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Napoleon: The Waterloo Campaign, 1815» Forums » General

Subject: Map Size and Balance rss

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Jim Lee

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Hello gents,

I am real interested in purchasing this (4th edition) and am wondering where the majority opinion falls in terms of the map's size. That's a big deal to me. I HATE crowding and wonder if the slightly bigger 4th edition map is a significant enough improvement over the earlier (3rd edition) map. Do you have to stack blocks in crowded locales sometimes?

Also, I know play balance of the 4th edition has been discussed some in a few previous threads (e.g. "How the hell do I win as the French?"). Has anyone found (in recent weeks, or so) the scales tilting back toward the French after repeated plays?

I would hate for this game to be truly imbalanced. It's beautiful to the eye and the dual-mechanics (operational/tactical) is very appealing.

I may have to get the game regardless of where the map comments come out and just get it re-printed at 50-100 percent larger (like I did with Age of Napoleon - WOW what a difference).

Thanks in advance for your thoughts.
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Sean Norman
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I can't speak to game balance because I only have a few games under my belt, but I do find the map can get a bit crowded. In some instances, I have blocks overlapping into adjacent cities (especially at the start if you use historical deployment). Although they're pretty to look at, it doesn't help that CG used their bigger block size.
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Norm Stewart
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You do need to pile them two high in some areas - it's not too big deal.

It's a great game to introduce new players - three players work well too.
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Shayne Richards
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Hi Jim, you pose an interesting couple of questions, as with overcrowding, a lot is dependent on the persons interpretation. The map is bigger yes but they made the new version with bigger blocks, so there is some negation there. Yes there is some crowding, but not to the point of inconvenience or hassle. You may occasionally have to move one or two blocks to check what you have but not enough to be annoying like bobby lee.

Regarding balance this again is hard as it depends on how a game was intended and how you want it to play. Chess is balanced as a game until the variables of opponents come in. That's it's intention, this game, like Shenendoah and Julius Caesar have objectives that require an uneven game play, forcing one side to work harder and think harder, and onus on attack etc. that is what this game is about, but in saying that, yes I think it is unbalanced in the sense of while it is meant to be hard for the French and there are certain aims in that, until you play a lot, it's probably too hard for the French with two reasonably equal opponents...at any rate the previous edition had the same balance issues but nobody was turned off.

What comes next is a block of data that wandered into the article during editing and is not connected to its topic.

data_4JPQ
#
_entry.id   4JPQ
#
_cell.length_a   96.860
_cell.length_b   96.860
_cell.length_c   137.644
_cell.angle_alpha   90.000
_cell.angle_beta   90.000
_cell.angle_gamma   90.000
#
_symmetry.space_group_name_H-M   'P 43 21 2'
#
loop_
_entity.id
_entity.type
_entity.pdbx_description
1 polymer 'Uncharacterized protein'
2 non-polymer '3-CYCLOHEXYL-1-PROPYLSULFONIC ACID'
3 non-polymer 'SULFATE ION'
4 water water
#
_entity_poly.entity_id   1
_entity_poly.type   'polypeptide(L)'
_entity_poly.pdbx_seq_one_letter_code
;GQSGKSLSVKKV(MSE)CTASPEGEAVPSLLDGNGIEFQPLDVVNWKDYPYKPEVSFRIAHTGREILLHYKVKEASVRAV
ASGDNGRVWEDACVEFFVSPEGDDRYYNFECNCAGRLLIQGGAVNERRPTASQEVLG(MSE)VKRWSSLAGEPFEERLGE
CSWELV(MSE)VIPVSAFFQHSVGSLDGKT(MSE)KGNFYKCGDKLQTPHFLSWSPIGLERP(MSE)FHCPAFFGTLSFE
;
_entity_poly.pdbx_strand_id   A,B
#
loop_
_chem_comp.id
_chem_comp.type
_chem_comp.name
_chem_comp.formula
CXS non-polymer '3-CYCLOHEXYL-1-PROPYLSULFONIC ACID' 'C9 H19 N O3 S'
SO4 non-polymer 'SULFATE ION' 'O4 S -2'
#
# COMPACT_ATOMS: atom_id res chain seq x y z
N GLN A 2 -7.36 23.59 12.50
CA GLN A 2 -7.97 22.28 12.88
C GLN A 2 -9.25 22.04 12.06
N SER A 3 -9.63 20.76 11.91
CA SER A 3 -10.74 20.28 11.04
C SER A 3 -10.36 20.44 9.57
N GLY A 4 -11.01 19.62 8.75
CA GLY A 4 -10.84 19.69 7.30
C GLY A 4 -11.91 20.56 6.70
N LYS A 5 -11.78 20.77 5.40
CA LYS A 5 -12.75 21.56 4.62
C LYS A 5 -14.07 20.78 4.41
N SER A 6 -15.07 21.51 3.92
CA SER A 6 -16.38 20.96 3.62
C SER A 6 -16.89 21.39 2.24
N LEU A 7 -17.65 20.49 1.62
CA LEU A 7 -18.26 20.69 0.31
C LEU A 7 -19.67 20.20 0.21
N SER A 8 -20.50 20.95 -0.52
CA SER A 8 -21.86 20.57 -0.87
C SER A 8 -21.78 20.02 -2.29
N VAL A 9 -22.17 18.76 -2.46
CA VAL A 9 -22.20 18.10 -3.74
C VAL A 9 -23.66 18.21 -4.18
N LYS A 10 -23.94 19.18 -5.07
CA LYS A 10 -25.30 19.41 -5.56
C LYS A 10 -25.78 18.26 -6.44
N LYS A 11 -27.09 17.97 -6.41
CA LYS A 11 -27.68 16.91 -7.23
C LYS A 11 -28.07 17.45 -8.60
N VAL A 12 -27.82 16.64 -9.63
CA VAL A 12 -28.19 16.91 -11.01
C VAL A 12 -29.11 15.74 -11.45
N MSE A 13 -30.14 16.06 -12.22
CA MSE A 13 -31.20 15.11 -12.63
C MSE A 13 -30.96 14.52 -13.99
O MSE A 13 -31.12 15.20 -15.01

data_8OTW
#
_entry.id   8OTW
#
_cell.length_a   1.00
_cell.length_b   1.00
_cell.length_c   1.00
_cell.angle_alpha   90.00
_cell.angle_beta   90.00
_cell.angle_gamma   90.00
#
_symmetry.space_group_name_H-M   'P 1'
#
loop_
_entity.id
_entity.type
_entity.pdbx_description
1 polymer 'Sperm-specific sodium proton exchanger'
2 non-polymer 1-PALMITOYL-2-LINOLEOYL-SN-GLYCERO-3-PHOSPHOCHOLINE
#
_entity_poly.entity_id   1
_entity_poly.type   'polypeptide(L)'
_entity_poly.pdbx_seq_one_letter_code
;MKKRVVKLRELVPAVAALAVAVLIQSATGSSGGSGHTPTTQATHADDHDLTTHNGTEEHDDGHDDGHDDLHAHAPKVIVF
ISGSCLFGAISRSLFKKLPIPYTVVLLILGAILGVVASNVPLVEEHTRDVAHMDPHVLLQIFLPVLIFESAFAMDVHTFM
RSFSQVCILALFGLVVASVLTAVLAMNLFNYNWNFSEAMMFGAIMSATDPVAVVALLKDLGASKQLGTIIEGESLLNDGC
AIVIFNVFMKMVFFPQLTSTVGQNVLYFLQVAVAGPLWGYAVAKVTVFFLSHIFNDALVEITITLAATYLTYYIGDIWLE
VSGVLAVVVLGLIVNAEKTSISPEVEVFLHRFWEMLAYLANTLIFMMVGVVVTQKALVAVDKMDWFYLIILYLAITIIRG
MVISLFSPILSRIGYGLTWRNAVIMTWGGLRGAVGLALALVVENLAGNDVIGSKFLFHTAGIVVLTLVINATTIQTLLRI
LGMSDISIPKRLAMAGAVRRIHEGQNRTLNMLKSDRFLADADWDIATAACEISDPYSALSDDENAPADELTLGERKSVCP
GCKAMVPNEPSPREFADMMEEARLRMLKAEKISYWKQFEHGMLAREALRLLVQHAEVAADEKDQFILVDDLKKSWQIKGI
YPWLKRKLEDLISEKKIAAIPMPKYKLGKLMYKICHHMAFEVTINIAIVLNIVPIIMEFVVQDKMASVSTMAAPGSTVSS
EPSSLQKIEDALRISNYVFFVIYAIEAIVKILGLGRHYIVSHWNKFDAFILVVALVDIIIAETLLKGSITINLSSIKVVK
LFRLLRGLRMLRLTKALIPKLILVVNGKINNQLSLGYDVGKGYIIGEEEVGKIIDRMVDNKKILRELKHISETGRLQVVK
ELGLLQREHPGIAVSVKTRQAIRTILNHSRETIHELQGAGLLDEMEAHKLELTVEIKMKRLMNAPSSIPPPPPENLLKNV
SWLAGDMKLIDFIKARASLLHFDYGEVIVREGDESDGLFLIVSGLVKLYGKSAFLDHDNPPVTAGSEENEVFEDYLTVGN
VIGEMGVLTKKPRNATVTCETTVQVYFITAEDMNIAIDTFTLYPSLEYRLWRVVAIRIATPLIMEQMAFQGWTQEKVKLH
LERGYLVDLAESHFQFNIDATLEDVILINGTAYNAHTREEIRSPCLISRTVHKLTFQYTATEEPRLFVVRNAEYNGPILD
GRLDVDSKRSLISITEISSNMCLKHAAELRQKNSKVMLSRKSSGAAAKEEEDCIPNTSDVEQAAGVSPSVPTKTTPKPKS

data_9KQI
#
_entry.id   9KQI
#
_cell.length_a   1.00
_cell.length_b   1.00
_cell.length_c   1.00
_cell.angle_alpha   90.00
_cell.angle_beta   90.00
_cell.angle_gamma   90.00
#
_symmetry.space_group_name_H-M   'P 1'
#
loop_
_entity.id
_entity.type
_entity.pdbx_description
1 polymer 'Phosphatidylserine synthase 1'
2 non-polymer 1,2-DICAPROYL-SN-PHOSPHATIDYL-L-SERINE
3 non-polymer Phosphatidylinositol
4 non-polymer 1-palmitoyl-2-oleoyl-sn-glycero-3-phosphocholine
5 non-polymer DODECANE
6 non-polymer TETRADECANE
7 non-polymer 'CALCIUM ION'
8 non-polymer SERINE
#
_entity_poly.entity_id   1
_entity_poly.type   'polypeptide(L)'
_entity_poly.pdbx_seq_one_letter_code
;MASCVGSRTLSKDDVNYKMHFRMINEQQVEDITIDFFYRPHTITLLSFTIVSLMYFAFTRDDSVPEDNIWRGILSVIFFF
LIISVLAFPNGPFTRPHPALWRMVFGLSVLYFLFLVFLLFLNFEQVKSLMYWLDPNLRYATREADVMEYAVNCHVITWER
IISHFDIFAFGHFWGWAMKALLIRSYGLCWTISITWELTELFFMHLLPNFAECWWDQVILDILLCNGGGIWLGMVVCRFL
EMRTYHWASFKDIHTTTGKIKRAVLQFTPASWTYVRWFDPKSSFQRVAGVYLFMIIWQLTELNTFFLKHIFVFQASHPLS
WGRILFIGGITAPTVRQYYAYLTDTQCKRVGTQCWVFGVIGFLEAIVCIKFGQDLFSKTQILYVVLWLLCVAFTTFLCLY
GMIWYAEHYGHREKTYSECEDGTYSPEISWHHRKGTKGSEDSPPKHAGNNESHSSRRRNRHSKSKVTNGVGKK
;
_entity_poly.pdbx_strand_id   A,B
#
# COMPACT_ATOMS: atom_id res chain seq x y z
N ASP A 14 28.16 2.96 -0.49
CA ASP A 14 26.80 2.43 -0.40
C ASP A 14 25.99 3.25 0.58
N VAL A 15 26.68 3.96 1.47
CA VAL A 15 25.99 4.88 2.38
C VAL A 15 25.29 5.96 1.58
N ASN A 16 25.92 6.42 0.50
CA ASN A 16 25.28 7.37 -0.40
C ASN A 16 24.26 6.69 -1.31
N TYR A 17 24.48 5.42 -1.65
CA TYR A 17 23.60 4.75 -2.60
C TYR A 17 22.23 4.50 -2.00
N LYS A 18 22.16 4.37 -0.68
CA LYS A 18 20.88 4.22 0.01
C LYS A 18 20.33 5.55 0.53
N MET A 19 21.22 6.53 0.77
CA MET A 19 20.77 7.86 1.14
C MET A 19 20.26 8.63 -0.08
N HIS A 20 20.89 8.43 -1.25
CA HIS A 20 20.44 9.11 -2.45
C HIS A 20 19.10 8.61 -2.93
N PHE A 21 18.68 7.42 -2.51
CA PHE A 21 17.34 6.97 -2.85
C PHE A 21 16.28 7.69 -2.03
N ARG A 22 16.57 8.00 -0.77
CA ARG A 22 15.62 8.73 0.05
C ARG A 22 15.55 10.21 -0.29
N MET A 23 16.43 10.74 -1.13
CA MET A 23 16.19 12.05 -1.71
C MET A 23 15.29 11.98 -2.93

However in saying this...is it unbalanced enough to ruin the game...well I think the game would benefit from some slight French power adjustment, but the gaming experience remains first class and the increased challenge whets your appetite to keep trying the french.

This is a classic and has been around for a long time because it's a great game. Don't panic about any imbalances as I am sure that there will be some updated rules coming out in the future.

I strongly doubt that you would regret purchasing this game.
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Jim Lee

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Thanks for the helpful answer, Shayne. I've read too much about the game, I think, to not get it. I will take the map and take the $40 hit to upgrade it by doubling it's size. Then I'll feel like Wellington (or Napoleon, depending on which side I'm playing) hovering over a 50" x 44" map versus 25 x 22.

As far as balance goes, I don't think it's necessarily unbalanced if their are asymmetric goals and strengths for each player. For example, if it's harder for the French to figure out how to best approach each game to maxmimize their chances of winning 50 percent of the time, then that doesn't mean it's necessarily unbalanced. It may just have a steeper learning curve from the French side, initially.

If however, 20 players play the game 50 times each from both sides and the results are 80%-20% rate of victory in favor of the coalition, then it IS unbalanced. I don't think that's what we have in Napoleon 4th edition from what I've read. I'm willing to buy the game even if there IS a slight disadvantage for the French. As long as they have a chance....and I (anyone) can always play either side alternately. It just looks too fun. My post was to find out if anyone had empirical evidence, so to speak, that the French were doing better in recent weeks.

Thanks again!
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Black Bart